Doug Bannister, of The Stamp Store, a distributor of decorative concrete tools and materials in Oklahoma City, OK, explains that more people are beginning to understand that decorative concrete contractors can improve existing concrete as well and are not limited to treating only newly placed material. "For a while, concrete had to be new to be able to apply any significant decorative element," says Bannister. "With the advent of products such as stains and overlays, old, gray concrete can be transformed into a fantastic 'new' floor." Today, people are often standing on concrete and don't realize it, Ralston adds.

Aside from pure aesthetics, some of the techniques used to create decorative concrete floors also have functional applications. Concrete floors installed over radiant heating elements, for example, are becoming increasingly popular. Ralston is finding a growing market for such applications among homeowners and the proprietors of office buildings and industrial facilities. "Radiant heat is a clean, energy efficient heat, much more effective at warming rooms and people," says Colorado Hardscape's Fangman, "and concrete is the best medium for diffusing this type of heat."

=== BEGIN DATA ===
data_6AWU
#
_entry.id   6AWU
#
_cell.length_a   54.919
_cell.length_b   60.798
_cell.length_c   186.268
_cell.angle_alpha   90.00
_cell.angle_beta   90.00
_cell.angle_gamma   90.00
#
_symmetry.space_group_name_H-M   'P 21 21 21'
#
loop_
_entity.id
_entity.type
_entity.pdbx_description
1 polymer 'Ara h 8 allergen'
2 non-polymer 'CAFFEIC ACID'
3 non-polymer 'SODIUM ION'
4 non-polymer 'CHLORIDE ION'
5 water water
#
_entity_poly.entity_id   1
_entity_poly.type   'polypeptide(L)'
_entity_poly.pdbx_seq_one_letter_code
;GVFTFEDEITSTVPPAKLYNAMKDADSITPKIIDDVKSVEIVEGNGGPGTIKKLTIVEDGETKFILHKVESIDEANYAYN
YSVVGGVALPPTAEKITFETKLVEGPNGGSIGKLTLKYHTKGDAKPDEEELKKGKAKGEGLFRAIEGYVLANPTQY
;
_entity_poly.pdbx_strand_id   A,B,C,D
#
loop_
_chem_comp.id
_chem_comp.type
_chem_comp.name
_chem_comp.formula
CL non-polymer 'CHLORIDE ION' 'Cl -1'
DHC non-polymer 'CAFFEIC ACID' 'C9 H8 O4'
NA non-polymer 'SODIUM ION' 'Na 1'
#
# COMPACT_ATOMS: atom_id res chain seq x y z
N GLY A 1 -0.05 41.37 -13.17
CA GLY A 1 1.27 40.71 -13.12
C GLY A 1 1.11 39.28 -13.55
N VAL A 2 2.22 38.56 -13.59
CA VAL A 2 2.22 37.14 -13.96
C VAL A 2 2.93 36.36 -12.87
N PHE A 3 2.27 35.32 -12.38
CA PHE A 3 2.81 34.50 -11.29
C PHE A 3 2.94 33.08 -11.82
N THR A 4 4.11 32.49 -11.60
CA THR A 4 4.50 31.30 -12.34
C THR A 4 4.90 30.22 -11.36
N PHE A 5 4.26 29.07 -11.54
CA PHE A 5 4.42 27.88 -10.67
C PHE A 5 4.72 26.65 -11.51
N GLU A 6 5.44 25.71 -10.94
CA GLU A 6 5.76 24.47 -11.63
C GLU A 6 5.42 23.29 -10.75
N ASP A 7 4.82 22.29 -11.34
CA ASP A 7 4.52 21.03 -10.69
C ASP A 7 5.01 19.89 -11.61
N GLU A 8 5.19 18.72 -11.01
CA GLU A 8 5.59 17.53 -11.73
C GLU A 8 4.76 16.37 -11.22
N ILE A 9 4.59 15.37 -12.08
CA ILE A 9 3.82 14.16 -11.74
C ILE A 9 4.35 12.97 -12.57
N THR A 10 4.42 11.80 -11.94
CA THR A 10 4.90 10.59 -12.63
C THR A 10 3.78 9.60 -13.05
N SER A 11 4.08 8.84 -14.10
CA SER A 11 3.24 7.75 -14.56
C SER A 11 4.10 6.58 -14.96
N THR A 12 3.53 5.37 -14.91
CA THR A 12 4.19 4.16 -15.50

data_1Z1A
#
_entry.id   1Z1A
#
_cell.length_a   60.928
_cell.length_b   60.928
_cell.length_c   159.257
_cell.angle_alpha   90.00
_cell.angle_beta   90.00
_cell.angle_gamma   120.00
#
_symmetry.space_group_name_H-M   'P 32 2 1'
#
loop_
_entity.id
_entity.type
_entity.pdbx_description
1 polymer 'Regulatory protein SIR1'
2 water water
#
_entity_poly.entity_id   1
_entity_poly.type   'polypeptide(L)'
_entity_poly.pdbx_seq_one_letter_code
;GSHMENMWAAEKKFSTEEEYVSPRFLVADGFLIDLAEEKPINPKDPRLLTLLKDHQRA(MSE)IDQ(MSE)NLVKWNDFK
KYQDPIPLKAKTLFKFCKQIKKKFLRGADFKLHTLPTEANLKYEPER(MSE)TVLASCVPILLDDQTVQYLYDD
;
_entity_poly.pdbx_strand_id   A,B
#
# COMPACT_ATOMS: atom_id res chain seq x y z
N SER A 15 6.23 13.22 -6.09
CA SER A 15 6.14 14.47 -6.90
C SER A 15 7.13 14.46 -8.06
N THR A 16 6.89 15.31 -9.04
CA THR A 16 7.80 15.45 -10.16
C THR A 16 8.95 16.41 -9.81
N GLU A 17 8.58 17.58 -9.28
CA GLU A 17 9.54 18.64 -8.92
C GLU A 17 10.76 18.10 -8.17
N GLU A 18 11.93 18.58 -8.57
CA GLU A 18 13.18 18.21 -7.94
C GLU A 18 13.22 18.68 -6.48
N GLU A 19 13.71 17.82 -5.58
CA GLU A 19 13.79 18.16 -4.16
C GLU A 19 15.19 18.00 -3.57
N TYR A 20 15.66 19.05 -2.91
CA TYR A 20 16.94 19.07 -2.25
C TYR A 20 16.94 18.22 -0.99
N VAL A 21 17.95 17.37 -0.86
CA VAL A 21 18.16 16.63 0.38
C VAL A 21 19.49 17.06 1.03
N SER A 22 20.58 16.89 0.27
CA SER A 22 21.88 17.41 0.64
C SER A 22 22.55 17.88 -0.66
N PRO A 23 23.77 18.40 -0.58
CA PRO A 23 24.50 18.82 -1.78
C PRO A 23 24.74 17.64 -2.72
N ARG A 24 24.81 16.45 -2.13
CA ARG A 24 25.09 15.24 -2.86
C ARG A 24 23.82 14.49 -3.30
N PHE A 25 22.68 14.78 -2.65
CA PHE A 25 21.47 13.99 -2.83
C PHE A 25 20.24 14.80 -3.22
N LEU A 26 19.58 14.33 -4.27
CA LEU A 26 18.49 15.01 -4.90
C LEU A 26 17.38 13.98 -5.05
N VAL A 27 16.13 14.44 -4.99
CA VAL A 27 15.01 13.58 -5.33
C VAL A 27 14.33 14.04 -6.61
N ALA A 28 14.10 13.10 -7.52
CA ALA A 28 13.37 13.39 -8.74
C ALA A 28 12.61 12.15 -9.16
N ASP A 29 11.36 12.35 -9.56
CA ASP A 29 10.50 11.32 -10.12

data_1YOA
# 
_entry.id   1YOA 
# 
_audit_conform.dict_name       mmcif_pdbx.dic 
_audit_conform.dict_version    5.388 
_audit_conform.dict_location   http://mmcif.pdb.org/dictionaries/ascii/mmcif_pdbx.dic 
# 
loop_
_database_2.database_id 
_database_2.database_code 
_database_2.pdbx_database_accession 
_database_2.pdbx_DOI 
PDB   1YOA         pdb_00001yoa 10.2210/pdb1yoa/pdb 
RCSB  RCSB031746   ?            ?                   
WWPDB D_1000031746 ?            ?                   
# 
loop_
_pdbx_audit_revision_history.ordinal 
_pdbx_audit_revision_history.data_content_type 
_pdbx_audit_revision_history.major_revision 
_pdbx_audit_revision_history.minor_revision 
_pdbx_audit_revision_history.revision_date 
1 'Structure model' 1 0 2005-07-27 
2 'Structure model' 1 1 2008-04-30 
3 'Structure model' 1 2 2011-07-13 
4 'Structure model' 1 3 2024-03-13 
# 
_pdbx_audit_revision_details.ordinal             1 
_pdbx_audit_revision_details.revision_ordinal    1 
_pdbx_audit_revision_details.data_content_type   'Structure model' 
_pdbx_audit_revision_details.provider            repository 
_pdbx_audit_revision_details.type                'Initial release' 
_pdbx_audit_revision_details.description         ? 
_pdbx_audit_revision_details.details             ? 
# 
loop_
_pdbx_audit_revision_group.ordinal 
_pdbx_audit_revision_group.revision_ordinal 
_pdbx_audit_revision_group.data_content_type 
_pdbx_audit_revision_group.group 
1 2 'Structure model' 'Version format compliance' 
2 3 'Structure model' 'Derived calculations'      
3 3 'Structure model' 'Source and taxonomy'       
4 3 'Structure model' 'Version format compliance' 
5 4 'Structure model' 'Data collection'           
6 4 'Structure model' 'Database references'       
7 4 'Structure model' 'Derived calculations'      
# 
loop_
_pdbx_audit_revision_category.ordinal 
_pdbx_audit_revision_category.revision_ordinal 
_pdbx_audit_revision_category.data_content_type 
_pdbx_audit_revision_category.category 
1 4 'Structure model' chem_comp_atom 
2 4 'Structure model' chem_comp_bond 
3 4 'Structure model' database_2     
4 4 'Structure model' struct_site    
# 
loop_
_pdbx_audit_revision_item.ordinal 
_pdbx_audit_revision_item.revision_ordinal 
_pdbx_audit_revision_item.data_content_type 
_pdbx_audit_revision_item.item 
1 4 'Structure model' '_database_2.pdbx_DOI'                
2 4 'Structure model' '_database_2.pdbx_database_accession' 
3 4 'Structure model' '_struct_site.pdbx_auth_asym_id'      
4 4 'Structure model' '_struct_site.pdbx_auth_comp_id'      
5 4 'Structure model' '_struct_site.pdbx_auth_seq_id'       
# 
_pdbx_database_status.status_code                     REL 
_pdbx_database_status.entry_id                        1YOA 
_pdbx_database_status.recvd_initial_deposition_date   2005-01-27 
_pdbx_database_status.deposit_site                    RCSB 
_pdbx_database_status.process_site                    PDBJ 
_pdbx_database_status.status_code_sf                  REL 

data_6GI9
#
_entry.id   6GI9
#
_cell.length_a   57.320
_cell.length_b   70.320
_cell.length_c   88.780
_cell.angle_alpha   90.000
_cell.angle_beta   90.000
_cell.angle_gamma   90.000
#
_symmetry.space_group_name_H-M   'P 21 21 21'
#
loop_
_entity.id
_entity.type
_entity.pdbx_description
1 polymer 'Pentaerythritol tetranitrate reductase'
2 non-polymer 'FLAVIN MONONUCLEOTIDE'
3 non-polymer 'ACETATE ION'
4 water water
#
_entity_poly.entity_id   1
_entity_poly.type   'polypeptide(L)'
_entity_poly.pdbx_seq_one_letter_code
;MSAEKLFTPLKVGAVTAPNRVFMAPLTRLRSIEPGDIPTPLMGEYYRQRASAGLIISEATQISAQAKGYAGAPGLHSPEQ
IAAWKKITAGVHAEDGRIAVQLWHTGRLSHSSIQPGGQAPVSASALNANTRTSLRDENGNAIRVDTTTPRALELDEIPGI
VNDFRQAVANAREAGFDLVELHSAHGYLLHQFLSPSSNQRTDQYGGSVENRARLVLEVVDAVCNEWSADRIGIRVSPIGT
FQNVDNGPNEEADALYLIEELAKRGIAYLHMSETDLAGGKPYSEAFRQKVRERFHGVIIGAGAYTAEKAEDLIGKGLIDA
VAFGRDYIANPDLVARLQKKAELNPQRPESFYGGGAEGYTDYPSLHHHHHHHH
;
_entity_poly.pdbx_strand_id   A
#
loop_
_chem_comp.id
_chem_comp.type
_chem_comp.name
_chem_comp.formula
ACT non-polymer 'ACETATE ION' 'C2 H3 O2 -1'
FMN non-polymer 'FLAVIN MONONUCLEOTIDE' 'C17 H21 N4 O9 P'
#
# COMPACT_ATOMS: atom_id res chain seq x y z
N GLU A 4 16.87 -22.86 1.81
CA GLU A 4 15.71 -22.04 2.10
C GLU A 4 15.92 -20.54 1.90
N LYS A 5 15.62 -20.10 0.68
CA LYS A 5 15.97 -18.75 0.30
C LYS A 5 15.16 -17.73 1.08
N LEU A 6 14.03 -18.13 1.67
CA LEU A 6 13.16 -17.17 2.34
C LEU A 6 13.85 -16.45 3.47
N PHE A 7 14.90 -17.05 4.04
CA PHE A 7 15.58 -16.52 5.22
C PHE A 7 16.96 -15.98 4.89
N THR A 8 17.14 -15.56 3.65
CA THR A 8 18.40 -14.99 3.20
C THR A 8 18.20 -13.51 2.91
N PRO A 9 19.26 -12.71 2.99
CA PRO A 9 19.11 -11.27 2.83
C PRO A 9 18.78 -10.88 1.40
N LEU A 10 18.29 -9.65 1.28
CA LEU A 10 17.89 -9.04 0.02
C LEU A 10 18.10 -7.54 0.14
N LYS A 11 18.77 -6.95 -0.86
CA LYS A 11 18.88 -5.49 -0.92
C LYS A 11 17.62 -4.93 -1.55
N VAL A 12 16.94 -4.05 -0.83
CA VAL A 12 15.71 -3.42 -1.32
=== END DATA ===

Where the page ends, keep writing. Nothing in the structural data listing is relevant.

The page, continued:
Ralston is also handling more requests for polished floors, both in industrial and commercial facilities. Diamond polishing now makes it possible to grind and polish much faster on concrete surfaces at up to 3000-grit finishes, eliminating the need for sealers and waxes. Ralston often blends stains to create a marbleized appearance that is enhanced with polishing. Polished floors reduce the time and money spent on maintenance, permit better water vapor transmission than floors with sealers, and improve aesthetics.

Jim Engelman, of Engelman Construction, Inc., Macungie, PA, believes colored epoxy flooring is the next big market. First popular in the '50s, epoxy floors, however, proved difficult to install; produced strong, often toxic odors; and eventually yellowed when exposed to ultraviolet (UV) rays.

pg2-pic1A multipte-cotored kitchen floor over radiant heat In Santa Cruz, CA, installed by Tom Ralston Concrete, Santa Cruz, CA

The development of resins having 100% solids, waterbased emulsions, and UV-resistant resins has revived the interest in epoxy flooring options. Finished epoxy floors are tougher, tolerate more abuse than terrazzo, and are less labor-intensive to install. They are excellent choices for restaurants, schools, hospitals, industrial plants, and numerous other applications, Engelman says.

Vertical applications, both new and to enhance or correct existing walls, are also becoming more prevalent. A concrete mortar can be applied, then stamped, molded, or shaped with other techniques, and finally stained, sealed, and textured. Engelman notes that gelled acid stains can be applied to vertical surfaces without running.